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Starting in St Davids, take in some of Pembrokeshire's coastal highlights on this pleasant walk.

Photo: iStock_Alan Morris

Difficulty: Easy

Length: 13.5km / 8.4 miles

Duration: 2-4hours

This route that starts at the heart of Pembrokeshire Coast National Park, St Davids. It might be the smallest city in Britain, but it packs a mighty punch.

While it may be a popular spot for tourists, St Davids has not yet been taken over by multitudes of souvenir shops, instead retaining the rustic charm that fits so well amongst the Pembrokeshire scenery.

There is a car park next to the visitor's centre and public transport connecting the city to other nearby towns and villages that makes getting here a breeze.

The centre of St Davids offers a variety of restaurants and cafes to stop at before you visit the highlight of the city, which is of course St Davids Cathedral. Tucked away to the west of the city, the cathedral rises suddenly upwards as you round the corner.

The cathedral which was founded almost a century and a half ago by Saint David, the patron saint of Wales, stands proudly next to the ruins of the St Davids Bishop's Palace. Be sure to check what's on at the cathedral and ruins before your trip. Maybe, like we did, you could enjoy a local amateur dramatic group performance of Macbeth while the sun sets over the ruins.

As is so often the case in this part of Wales, you can always hear the coastal path calling. So, once you have visited St Davids Cathedral and soaked up all that the city has to offer, follow one of our favourite Pembrokeshire walks down to the sea.

This circular walk takes you away from St Davids and along the Pembrokeshire Coast Path, past St Non's Chapel, Porthclais Harbour, and to St Justinians before returning to St Davids.

Preparing to Walk this Coastal Route

At times the footpaths become quite narrow and often with very little shade so remember your sun-cream in the summer months. The terrain is mostly loose dirt and rocks, sometimes challenging you with a handful of steeper sections that can be tackled by even the most inexperienced hiker so make sure you wear sensible footwear.

In summer, the route can get rather busy, so be prepared to regularly have to squeeze past people on the narrow footpaths. In the winter, this is less of a problem but check the weather forecast before heading out as it can be unpredictable and take comfortable, quick drying clothing.

Part 1 - St Davids to Porthclais Harbour

2.7km / 1.7 miles


Start in the centre of St Davids, near the war memorial, and head down Goat Street and then up Stephen's Lane before turning left onto Bryn Road. Turn right when you reach Pen Y Garn and continue to the end of the road. Again, turn right

From here, follow footpath signs towards the coast path and St Non's Chapel. The ruins of St Non's Chapel, which is believed to be the birthplace of St David, sit above St Non's Cliffs and Bay. Views from the coast path cross St Non's and St Brides Bay to the coastline near Broad Haven and Skomer Island.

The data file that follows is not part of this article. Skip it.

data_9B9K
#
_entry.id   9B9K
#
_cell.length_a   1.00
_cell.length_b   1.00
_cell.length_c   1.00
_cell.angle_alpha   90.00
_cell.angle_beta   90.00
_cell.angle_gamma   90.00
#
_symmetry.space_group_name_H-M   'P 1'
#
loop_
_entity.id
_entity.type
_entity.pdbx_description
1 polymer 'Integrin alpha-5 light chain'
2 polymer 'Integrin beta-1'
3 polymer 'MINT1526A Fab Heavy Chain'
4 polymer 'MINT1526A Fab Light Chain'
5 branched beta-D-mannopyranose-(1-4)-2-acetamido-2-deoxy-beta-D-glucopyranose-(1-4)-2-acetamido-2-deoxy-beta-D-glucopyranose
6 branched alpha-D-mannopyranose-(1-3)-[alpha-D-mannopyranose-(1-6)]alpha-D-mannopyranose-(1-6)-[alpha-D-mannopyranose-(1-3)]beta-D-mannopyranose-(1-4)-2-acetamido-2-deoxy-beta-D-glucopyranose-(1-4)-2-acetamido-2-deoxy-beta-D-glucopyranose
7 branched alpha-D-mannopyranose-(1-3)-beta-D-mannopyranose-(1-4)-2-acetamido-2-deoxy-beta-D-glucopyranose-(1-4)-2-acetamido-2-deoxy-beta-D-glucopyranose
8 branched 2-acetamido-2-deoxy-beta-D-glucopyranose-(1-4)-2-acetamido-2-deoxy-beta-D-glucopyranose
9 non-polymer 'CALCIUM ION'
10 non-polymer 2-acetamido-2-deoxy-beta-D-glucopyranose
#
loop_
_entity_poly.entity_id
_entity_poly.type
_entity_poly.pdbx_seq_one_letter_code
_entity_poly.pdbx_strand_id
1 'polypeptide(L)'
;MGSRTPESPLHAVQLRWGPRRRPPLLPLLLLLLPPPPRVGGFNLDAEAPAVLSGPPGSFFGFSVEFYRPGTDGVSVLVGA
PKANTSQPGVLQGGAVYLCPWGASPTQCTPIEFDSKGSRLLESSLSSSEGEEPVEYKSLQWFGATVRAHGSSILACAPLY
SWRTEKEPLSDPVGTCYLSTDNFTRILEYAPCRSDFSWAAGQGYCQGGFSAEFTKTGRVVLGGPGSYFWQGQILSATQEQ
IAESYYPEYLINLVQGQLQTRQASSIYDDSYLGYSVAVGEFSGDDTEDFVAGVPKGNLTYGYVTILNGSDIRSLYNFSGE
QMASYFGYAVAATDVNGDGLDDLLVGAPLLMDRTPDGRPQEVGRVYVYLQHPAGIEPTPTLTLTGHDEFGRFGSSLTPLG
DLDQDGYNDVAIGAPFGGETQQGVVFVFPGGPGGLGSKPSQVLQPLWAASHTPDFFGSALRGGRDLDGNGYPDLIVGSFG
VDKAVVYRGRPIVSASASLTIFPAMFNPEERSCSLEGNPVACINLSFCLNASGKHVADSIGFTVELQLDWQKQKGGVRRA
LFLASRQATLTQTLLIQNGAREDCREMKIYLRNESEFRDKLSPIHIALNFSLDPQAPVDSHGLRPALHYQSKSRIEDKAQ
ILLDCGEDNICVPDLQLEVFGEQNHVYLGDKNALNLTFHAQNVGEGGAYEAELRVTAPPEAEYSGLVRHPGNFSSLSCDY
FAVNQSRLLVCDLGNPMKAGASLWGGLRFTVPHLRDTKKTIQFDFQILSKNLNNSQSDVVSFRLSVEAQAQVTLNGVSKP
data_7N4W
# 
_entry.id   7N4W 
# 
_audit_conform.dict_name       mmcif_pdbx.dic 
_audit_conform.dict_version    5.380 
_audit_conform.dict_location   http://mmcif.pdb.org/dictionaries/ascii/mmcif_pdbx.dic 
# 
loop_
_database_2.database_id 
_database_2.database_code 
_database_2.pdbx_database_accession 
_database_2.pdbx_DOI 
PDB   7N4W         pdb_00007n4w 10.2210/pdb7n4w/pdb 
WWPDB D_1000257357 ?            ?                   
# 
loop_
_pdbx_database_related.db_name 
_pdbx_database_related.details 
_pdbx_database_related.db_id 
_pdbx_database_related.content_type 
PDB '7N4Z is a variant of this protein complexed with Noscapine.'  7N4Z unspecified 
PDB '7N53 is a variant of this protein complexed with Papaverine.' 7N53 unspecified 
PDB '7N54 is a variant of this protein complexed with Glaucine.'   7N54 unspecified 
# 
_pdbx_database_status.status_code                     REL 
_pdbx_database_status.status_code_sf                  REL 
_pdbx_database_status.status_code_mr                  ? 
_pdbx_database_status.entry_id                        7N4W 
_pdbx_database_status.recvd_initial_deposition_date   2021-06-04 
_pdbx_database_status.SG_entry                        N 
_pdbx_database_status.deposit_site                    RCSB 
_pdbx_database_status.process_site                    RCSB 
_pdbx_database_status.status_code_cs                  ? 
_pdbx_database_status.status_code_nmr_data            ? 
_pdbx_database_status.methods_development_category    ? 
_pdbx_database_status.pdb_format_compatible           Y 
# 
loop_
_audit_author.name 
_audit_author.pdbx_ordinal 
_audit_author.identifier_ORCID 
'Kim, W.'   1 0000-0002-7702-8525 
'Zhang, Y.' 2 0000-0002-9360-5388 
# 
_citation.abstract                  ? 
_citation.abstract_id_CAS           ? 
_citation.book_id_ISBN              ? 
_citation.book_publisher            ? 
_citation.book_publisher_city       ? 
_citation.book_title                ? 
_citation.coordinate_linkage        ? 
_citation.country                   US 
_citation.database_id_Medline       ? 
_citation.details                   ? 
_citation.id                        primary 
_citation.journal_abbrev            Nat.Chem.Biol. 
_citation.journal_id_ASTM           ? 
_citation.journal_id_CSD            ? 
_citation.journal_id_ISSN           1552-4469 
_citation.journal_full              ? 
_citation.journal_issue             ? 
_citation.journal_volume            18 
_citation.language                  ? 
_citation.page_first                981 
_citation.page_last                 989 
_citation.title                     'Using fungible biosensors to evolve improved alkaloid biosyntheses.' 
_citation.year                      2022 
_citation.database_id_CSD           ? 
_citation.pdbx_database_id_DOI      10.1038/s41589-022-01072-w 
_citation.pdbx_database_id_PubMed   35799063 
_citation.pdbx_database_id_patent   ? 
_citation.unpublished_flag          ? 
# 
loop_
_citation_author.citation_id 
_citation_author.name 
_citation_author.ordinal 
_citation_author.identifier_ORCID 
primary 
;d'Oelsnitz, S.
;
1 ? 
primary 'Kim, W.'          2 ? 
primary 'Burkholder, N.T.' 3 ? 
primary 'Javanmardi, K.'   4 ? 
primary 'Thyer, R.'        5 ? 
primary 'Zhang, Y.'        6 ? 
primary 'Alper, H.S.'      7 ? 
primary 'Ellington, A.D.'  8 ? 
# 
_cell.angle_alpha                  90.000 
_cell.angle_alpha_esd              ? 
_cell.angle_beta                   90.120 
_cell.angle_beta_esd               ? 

If you would like to add another stop onto this walk, you might like to visit Caerfai Bay and its lovely beach. It will however add an extra 1.6miles / 2.5km to the hike, and excluding a quick toe dip, could also add another 35minutes to the trip.

At St Non's Chapel, keep the coastline on your left and follow the footpaths to Porthclais Harbour.

Porthclais Harbour is one of the highlights of this route thanks to its gorgeous surroundings and harbour wall, which is thought to have been built by the Romans. Next to the harbour is a National Trust car park so that you can return, as you undoubtedly will want to.

Part 2 - Porthclais Harbour to St Justinian's

7.6km / 4.7 miles


The walk continues by following the Pembrokeshire Coast Path, still walking with the sea on your left. This part of the route is easy to navigate, just stick to the coast path and enjoy views over to Ramsey Island.

Make sure to keep an eye out for the local wildlife as Ramsey Island is home to a RSPB Nature Reserve. If you're lucky, you might spot a seal in the water below you.

The final coastal stop on this walk, stands out for not one, but two reasons. Its pair of lifeboat stations with their boat launching ramps set into the cliffs. While here, enjoy a local ice cream overlooking the sea or perhaps join one of the boat trips that kick off in this cove. Just be warned that to get near the older of the two stations, you will have to walk down at least 50 steps.

Part 3 - St Justinian's to St Davids

3.2km / 2 miles


Sadly, we have to leave the coast path behind us, and head back in-land, walking from St Justinian's back towards St Davids. If you do want to stay by the sea, you could double the length of this part of the route by instead visiting Porthselau Beach and Whitesands Bay.

However, if an oggie - similar to a Cornish pasty - is calling your name in St Davids, you can follow two miles of road through the Pembrokeshire countryside that give you a gentle end to this adventure.

Once you have left St Justinian's continue eastwards through Rhosson before continuing straight until you reach St Davids. You'll know that you are near when you spot St Davids Cathedral through the trees that disguise the outskirts of the city.

Use the cathedral as a way marker to find your way back to the city centre, where you can finally relax after a day on the Pembrokeshire Coast Path.

Want more? Take a look at our pick of the the five best walking routes in the Pembrokeshire Coast National Park

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